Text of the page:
Marriage equality supporters are also asking the Supreme Court to consider whether state gay marriage bans violate the U.S. Constitution.

Defendants in cases challenging bans in Utah, Oklahoma and Virginia have asked or plan to ask the Supreme Court to step in.

On Friday, Virginia Attorney General Mark Herring asked the high court to hear Bostic v. Rainey. The Fourth Circuit Court of Appeals in Richmond on July 28 upheld a lower court's ruling striking down Virginia's ban as unconstitutional.

Herring, who sided with plaintiffs in the case, argued in his filing that the Supreme Court should take the case because “[t]he question presented is vital to a large population of same-sex couples, to their children, and to their fellow Americans who believe that discriminating against gay people is both unfair and unconstitutional. They may fairly call this 'the defining civil rights issue of our time.'”

Herring's filing arrived a day after lawyers for three couples challenging Utah's ban said they agree with defendants in the case, who have asked the Supreme Court to review an appeals court ruling striking down the ban.

(Related: Utah appeals gay marriage case to Supreme Court.)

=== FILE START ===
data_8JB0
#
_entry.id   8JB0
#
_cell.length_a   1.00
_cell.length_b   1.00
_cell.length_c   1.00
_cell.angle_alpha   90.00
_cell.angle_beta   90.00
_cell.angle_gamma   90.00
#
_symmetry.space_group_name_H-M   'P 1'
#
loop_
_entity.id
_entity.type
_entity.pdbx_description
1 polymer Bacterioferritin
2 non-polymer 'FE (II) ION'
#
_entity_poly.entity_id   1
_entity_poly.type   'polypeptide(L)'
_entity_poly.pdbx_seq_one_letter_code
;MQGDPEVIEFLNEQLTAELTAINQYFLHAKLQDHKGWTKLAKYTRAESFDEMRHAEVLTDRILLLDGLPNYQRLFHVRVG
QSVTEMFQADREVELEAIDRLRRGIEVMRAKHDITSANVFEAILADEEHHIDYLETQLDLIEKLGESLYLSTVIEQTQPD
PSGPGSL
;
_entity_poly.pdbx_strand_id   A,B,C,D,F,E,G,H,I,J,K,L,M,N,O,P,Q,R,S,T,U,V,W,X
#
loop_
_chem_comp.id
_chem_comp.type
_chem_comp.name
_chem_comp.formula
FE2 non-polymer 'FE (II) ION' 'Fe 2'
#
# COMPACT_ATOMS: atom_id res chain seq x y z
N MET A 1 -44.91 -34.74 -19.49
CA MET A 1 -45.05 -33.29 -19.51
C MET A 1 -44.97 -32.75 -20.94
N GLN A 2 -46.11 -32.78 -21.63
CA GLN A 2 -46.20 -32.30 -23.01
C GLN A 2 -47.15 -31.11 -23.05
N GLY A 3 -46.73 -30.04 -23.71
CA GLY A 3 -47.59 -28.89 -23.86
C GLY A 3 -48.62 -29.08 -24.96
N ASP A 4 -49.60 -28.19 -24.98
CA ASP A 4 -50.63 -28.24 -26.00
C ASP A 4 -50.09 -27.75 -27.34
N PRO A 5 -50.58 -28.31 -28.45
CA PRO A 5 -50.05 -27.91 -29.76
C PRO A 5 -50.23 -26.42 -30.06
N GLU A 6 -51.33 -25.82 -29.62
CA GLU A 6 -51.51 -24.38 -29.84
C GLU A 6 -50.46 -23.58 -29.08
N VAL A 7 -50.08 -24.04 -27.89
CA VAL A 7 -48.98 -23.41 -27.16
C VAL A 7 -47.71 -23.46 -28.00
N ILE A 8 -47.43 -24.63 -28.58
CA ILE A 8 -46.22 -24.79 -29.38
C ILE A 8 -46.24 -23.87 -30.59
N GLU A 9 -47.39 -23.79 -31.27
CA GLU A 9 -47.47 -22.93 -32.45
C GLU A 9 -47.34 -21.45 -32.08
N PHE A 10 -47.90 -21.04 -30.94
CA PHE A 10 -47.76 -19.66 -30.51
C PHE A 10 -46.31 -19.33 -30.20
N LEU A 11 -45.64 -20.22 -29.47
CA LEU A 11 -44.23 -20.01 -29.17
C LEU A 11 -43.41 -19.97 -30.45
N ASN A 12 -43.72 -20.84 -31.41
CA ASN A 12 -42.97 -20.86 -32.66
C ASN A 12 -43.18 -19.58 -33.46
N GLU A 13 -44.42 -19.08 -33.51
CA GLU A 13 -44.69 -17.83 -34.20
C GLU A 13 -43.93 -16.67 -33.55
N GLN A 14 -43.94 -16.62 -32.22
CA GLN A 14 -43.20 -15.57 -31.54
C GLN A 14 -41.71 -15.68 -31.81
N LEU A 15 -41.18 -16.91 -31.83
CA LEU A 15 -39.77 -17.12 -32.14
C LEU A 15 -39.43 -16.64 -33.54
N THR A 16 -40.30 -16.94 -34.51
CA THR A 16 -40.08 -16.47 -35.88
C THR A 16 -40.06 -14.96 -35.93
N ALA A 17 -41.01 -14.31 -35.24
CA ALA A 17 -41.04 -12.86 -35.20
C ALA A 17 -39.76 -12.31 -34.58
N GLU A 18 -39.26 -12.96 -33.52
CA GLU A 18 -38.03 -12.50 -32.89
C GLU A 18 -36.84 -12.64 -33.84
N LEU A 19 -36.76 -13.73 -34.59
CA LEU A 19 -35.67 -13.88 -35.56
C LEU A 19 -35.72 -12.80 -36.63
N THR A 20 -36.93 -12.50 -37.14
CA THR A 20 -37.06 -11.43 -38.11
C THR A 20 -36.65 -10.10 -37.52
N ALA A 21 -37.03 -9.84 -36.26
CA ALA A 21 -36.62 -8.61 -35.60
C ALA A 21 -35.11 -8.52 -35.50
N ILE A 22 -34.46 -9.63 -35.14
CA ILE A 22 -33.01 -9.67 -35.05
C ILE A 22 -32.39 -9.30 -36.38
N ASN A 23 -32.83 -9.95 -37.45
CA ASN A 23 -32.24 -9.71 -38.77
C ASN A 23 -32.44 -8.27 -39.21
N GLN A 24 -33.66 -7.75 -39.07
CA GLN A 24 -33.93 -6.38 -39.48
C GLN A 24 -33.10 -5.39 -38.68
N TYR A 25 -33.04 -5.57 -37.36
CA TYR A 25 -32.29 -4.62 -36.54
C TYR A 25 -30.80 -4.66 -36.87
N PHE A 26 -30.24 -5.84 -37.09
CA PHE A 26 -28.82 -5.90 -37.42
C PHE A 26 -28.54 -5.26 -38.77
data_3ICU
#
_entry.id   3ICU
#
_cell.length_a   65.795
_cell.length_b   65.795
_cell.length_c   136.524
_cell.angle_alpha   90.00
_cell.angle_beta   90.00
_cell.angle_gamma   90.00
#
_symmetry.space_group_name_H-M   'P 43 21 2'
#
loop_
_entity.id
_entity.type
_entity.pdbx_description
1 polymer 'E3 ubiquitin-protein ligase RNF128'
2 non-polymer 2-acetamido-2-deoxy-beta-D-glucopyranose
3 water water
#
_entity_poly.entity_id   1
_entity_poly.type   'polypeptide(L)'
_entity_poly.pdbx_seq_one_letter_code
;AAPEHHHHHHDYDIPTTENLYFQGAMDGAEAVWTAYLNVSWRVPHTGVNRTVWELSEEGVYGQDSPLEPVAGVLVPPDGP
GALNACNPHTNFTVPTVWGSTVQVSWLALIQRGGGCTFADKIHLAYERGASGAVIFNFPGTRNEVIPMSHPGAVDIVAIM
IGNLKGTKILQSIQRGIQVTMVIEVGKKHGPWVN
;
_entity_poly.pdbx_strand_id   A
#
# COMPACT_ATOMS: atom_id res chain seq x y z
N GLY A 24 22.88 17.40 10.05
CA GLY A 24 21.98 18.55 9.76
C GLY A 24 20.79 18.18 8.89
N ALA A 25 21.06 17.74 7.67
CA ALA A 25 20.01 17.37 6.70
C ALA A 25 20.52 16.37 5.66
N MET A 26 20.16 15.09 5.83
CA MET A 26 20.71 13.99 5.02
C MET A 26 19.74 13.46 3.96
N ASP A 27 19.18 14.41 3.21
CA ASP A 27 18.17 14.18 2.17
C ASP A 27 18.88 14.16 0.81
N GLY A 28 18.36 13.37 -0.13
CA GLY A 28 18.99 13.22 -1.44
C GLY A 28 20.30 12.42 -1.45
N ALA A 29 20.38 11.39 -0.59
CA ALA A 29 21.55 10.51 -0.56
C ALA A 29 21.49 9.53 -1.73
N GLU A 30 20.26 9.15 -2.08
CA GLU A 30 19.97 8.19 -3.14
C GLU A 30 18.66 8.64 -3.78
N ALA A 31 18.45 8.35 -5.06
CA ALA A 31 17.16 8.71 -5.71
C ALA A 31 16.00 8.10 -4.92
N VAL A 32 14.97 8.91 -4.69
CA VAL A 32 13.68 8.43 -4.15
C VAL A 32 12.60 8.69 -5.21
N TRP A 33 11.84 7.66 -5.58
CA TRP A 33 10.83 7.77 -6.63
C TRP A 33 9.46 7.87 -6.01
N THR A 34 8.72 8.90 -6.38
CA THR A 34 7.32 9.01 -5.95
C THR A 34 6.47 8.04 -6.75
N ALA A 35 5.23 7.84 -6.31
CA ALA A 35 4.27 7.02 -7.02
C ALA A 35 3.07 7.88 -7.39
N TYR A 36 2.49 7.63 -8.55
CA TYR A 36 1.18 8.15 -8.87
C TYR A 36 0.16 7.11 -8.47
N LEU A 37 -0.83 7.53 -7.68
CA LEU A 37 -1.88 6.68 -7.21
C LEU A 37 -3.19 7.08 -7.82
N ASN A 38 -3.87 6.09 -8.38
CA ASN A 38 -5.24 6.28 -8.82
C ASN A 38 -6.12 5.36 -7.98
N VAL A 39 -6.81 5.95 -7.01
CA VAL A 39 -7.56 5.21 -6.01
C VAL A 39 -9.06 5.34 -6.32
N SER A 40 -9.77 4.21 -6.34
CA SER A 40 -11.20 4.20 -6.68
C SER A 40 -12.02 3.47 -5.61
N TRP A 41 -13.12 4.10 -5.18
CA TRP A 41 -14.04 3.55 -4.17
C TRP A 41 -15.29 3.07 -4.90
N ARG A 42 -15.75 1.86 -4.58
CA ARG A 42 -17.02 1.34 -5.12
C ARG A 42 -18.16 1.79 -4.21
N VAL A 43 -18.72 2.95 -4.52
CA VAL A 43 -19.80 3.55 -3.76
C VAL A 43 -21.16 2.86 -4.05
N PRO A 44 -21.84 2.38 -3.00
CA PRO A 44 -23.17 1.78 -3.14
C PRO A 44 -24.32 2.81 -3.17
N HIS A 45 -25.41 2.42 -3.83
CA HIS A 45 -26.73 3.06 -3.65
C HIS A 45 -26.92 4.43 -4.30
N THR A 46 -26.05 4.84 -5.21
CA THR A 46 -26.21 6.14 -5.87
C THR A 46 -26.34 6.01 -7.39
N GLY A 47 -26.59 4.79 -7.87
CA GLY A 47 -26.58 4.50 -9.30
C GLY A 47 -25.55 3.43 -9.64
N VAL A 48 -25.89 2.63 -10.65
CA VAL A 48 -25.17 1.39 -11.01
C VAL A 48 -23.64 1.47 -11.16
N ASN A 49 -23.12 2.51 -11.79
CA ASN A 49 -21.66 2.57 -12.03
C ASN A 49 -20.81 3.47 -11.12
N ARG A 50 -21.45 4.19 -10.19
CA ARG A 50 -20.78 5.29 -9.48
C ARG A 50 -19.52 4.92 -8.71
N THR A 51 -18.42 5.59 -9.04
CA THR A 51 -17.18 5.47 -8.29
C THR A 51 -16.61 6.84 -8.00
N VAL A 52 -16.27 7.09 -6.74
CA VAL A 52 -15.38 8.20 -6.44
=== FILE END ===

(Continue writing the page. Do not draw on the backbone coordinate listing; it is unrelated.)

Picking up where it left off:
Now is the time for the Supreme Court to bring certainty to this fundamental civil rights issue of our time,” said Peggy A. Tomsic, a lawyer for the plaintiffs.

Lawyers for the couples said they would ask the Supreme Court to hear the case.

It is unusual for the winning side to urge the justices to review a case and doing so reflects a fundamental shift among proponents of marriage equality, who before 2009 stood clear of federal courts. When the American Foundation for Equal Rights (AFER) filed its case against California's Proposition 8, many activists warned that a loss at the Supreme Court could set back the movement decades.

With mounting victories in dozens of cases filed in the last year, proponents now appear confident that the high court will rule in their favor.